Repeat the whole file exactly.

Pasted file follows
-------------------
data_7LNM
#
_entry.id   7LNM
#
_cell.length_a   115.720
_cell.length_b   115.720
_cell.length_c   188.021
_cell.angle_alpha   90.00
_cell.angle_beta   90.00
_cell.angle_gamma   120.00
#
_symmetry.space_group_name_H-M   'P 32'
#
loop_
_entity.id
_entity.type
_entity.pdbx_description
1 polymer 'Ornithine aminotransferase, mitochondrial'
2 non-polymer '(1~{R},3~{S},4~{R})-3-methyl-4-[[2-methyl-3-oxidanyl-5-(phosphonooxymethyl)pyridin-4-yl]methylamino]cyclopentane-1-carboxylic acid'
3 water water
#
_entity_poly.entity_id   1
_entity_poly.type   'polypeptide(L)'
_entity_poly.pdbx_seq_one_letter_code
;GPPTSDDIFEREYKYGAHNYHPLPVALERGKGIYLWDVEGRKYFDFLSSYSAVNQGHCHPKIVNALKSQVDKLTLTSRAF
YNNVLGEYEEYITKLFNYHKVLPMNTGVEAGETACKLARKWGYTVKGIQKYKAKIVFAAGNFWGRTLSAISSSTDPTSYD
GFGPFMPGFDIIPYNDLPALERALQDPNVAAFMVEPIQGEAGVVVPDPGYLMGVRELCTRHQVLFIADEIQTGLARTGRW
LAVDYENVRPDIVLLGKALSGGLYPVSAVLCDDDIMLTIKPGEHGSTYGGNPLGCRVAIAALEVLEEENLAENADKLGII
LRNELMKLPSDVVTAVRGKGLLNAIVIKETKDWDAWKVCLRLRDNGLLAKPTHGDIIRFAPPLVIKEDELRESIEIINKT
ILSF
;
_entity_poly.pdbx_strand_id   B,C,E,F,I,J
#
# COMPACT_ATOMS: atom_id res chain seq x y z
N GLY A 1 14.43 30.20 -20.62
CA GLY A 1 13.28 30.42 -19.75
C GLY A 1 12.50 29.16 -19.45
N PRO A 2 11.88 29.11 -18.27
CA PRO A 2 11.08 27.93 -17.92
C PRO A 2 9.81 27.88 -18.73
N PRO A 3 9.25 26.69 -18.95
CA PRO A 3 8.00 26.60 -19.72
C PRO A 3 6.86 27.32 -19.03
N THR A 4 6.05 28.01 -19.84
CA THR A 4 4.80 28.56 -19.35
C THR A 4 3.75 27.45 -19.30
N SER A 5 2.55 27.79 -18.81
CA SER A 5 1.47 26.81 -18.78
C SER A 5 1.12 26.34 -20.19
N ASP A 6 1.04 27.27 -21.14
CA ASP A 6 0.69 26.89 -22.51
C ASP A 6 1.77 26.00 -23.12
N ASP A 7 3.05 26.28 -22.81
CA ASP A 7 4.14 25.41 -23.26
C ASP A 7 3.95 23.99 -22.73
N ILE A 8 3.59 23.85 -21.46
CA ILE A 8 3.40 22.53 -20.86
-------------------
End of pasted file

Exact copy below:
data_7LNM
#
_entry.id   7LNM
#
_cell.length_a   115.720
_cell.length_b   115.720
_cell.length_c   188.021
_cell.angle_alpha   90.00
_cell.angle_beta   90.00
_cell.angle_gamma   120.00
#
_symmetry.space_group_name_H-M   'P 32'
#
loop_
_entity.id
_entity.type
_entity.pdbx_description
1 polymer 'Ornithine aminotransferase, mitochondrial'
2 non-polymer '(1~{R},3~{S},4~{R})-3-methyl-4-[[2-methyl-3-oxidanyl-5-(phosphonooxymethyl)pyridin-4-yl]methylamino]cyclopentane-1-carboxylic acid'
3 water water
#
_entity_poly.entity_id   1
_entity_poly.type   'polypeptide(L)'
_entity_poly.pdbx_seq_one_letter_code
;GPPTSDDIFEREYKYGAHNYHPLPVALERGKGIYLWDVEGRKYFDFLSSYSAVNQGHCHPKIVNALKSQVDKLTLTSRAF
YNNVLGEYEEYITKLFNYHKVLPMNTGVEAGETACKLARKWGYTVKGIQKYKAKIVFAAGNFWGRTLSAISSSTDPTSYD
GFGPFMPGFDIIPYNDLPALERALQDPNVAAFMVEPIQGEAGVVVPDPGYLMGVRELCTRHQVLFIADEIQTGLARTGRW
LAVDYENVRPDIVLLGKALSGGLYPVSAVLCDDDIMLTIKPGEHGSTYGGNPLGCRVAIAALEVLEEENLAENADKLGII
LRNELMKLPSDVVTAVRGKGLLNAIVIKETKDWDAWKVCLRLRDNGLLAKPTHGDIIRFAPPLVIKEDELRESIEIINKT
ILSF
;
_entity_poly.pdbx_strand_id   B,C,E,F,I,J
#
# COMPACT_ATOMS: atom_id res chain seq x y z
N GLY A 1 14.43 30.20 -20.62
CA GLY A 1 13.28 30.42 -19.75
C GLY A 1 12.50 29.16 -19.45
N PRO A 2 11.88 29.11 -18.27
CA PRO A 2 11.08 27.93 -17.92
C PRO A 2 9.81 27.88 -18.73
N PRO A 3 9.25 26.69 -18.95
CA PRO A 3 8.00 26.60 -19.72
C PRO A 3 6.86 27.32 -19.03
N THR A 4 6.05 28.01 -19.84
CA THR A 4 4.80 28.56 -19.35
C THR A 4 3.75 27.45 -19.30
N SER A 5 2.55 27.79 -18.81
CA SER A 5 1.47 26.81 -18.78
C SER A 5 1.12 26.34 -20.19
N ASP A 6 1.04 27.27 -21.14
CA ASP A 6 0.69 26.89 -22.51
C ASP A 6 1.77 26.00 -23.12
N ASP A 7 3.05 26.28 -22.81
CA ASP A 7 4.14 25.41 -23.26
C ASP A 7 3.95 23.99 -22.73
N ILE A 8 3.59 23.85 -21.46
CA ILE A 8 3.40 22.53 -20.86